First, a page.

Pragmatism would necessitate flexibility and compromises. Indeed, one aspect of learning to be president in a democratic polity, it would seem, is learning to deal with opponents in a “democratic” manner.
Among the leading issues of discussion in Tanzania from mid-July is the newly introduced unpopular mobile transaction levy that has been highly criticised for being too high compared to the ability of many to pay.
We have also witnessed the police clampdown on members of opposition parties whereby CHADEMA leaders were arrested in the city of Mwanza while preparing for a meeting to discuss proposals for a New Constitution. That having been said, this month has been an indication that the honeymoon period of the Samia presidency is coming to an end.
There is now an emerging gap between Samia’s spoken words and the actions of her governance machinery. Early pronouncements that inspired confidence have only remained at the rhetorical level.
A dialogue with opposition that never happened
During her inaugural address in the Twelve Parliament on April 22, 2021, President Samia stated that she would seek dialogue with opposition political parties. This is yet to happen and when members of the opposition called for a conference on constitutional changes, the president replied “chokochoko zimeanza” (annoyances have started).
This was followed by police clampdown and Freeman Mbowe, the chairperson of the main opposition party, CHADEMA, now faces terrorist-related charges. Of course, President Samia had already told the public that constitutional reform is not her top agenda. However, for reasons of effective and consensual governance, it may be prudent for the president to rethink and agree to bargain.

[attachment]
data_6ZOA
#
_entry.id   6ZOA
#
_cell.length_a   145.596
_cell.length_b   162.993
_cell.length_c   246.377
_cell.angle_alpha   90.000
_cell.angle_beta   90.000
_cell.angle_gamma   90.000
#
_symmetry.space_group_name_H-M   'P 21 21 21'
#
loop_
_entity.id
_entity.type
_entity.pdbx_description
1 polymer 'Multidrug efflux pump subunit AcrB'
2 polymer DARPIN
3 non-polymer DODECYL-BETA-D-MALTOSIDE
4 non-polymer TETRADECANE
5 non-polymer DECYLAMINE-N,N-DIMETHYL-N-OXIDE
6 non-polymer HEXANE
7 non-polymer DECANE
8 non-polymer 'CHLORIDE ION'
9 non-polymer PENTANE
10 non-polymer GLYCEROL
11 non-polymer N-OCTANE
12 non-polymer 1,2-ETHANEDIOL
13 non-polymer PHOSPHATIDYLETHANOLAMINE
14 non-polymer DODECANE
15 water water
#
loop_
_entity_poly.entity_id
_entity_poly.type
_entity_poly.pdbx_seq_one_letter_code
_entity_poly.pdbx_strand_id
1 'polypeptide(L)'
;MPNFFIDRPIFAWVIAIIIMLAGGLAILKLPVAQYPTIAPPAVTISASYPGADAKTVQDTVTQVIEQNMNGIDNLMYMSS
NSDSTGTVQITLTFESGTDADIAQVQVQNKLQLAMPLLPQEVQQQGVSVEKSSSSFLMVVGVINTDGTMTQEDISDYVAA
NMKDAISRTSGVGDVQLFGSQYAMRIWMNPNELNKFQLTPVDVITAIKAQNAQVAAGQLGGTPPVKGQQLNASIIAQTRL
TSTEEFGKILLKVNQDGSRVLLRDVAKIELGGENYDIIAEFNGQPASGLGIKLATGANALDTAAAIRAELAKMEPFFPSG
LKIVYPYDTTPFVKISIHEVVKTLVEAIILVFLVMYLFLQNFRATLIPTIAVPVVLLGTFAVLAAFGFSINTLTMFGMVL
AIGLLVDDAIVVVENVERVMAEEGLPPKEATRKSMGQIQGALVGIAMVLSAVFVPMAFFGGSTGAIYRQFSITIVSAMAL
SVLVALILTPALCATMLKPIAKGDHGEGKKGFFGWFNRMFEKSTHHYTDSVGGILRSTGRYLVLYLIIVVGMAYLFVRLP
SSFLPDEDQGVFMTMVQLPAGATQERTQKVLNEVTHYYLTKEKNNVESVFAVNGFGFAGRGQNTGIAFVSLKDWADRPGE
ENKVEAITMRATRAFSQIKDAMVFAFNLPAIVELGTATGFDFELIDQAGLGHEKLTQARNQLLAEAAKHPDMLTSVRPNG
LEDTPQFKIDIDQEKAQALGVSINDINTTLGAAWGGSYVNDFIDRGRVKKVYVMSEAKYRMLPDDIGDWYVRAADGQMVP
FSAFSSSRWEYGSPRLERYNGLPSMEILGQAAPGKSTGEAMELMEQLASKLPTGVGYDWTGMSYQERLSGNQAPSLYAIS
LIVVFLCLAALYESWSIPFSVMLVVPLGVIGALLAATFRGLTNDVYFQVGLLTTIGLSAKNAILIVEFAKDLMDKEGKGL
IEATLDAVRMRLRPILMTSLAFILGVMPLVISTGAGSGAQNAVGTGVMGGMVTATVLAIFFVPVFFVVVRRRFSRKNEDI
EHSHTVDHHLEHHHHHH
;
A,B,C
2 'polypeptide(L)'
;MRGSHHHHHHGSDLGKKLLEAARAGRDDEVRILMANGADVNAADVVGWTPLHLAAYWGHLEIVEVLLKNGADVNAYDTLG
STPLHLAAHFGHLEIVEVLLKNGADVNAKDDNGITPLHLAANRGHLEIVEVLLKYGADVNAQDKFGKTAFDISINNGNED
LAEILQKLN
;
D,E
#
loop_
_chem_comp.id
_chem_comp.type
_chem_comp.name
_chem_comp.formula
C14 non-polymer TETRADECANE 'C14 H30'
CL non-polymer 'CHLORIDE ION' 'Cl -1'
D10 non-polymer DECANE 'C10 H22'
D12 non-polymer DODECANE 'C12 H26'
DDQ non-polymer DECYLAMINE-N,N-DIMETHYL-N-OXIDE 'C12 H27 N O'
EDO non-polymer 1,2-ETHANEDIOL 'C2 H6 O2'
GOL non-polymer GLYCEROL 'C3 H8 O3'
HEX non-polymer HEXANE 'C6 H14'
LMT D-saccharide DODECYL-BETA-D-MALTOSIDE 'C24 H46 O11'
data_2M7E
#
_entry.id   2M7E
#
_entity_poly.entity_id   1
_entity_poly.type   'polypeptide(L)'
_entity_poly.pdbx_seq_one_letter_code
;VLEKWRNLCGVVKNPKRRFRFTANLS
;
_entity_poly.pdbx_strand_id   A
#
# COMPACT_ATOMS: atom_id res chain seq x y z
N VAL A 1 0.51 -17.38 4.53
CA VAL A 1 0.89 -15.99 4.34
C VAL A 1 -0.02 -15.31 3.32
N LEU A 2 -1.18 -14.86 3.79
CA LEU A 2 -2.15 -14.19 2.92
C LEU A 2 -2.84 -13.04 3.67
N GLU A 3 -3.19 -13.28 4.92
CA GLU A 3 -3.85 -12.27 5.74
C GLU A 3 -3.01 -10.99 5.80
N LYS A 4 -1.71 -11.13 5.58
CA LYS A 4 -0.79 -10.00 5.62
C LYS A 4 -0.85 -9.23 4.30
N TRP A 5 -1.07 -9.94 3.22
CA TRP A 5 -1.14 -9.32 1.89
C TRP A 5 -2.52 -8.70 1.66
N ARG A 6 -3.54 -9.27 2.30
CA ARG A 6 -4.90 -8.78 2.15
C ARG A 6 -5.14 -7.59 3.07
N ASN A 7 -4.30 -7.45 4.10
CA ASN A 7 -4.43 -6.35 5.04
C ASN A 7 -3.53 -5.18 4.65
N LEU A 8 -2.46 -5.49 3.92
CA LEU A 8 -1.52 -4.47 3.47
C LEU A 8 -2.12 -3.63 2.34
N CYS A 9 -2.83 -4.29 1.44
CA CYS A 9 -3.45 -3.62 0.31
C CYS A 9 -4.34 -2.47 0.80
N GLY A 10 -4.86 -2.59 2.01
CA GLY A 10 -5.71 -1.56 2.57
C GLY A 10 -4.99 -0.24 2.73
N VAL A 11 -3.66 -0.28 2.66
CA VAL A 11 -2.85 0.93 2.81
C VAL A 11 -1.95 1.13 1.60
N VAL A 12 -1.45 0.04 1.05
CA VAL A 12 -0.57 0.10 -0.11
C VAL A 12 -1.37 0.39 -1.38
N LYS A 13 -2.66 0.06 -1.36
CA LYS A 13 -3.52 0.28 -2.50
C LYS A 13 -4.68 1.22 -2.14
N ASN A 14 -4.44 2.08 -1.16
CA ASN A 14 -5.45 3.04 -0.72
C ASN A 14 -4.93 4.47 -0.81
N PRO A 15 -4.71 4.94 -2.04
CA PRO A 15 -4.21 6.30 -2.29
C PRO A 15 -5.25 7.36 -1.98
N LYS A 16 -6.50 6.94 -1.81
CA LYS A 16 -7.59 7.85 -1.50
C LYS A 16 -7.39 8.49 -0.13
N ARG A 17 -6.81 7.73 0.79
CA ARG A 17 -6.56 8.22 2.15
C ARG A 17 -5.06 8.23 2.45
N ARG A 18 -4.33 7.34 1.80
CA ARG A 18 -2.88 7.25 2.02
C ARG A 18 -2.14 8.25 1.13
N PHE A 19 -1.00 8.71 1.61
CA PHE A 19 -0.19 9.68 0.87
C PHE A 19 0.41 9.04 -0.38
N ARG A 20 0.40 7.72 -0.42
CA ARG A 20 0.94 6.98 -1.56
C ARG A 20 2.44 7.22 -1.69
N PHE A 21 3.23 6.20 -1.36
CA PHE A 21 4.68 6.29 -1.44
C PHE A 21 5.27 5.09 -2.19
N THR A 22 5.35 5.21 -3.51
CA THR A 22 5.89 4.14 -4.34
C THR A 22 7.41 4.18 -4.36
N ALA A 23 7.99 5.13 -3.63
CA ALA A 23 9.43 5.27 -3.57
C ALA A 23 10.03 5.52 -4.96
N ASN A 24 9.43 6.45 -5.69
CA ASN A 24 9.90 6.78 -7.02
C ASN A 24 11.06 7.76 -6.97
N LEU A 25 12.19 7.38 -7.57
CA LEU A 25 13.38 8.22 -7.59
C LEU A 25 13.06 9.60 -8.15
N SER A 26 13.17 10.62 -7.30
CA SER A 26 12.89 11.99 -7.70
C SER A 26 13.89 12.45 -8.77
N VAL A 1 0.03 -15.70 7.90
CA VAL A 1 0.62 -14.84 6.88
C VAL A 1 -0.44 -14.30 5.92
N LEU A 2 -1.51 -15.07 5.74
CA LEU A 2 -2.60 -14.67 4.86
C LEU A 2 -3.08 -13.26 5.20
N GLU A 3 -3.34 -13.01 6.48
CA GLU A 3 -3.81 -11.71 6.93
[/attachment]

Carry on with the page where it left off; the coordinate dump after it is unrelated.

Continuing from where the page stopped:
Otherwise, these chokochokos can be quite a distracting force that can make governance extremely difficult for her. The same wisdom and pragmatism that allowed the ruling Chama cha Mapinduzi (CCM) to adopt a multiparty system in the 1990s when only 15 per cent of the populace demanded it ought to be used in today’s circumstances.
An inescapable need for reconciliation
Madame President, allow me to reiterate your own conciliatory words: “This is a time to bury our differences and be one as a Nation… this is not a time to look forward with suspicion but a time to look forward with hope and confidence. It is not a time to look at the past but a time to look at the future. This is not a time for pointing fingers but a time for holding hands and moving forward.”
For many, that first speech by President Samia was very symbolic. It was a way of setting a tone for what her presidency would strive to accomplish. The discontent and factionalization that Tanzania under her predecessor faced needed Samia’s utmost attention before even starting to “fix the economy.”
We must first bury our differences and restore confidence that everybody matters, that all of us are stakeholders in Tanzania’s development. Visiting some form of retribution upon those whose lives and businesses were disrupted under the previous administration is a very dangerous and divisive political gesture.
Burying differences and holding hands should come through the exercise of choice, and not intimidation. Though it is not clear to what extent President Samia, who doubles as CCM national chairperson, is able to impose her will on the party, she has no option but to accept the responsibility of leadership.
This will no doubt involve making hard decisions as she faces what might turn out to be one of her most trying moments as the sixth president of Tanzania.
Leiyo Singo is a faculty member at the Political Science Department, University of Dar es Salaam. He is currently a PhD candidate at the Bayreuth International Graduate School of African Studies (BIGSAS), University of Bayreuth, Germany. You can reach him through his e-mail address Leiyo.Singo@uni-bayreuth.de. These are the writer’s own opinions and do not necessarily reflect the viewpoint of The Chanzo Initiative. Want to publish in this space? Contact our editor at firstname.lastname@example.org for inquiries.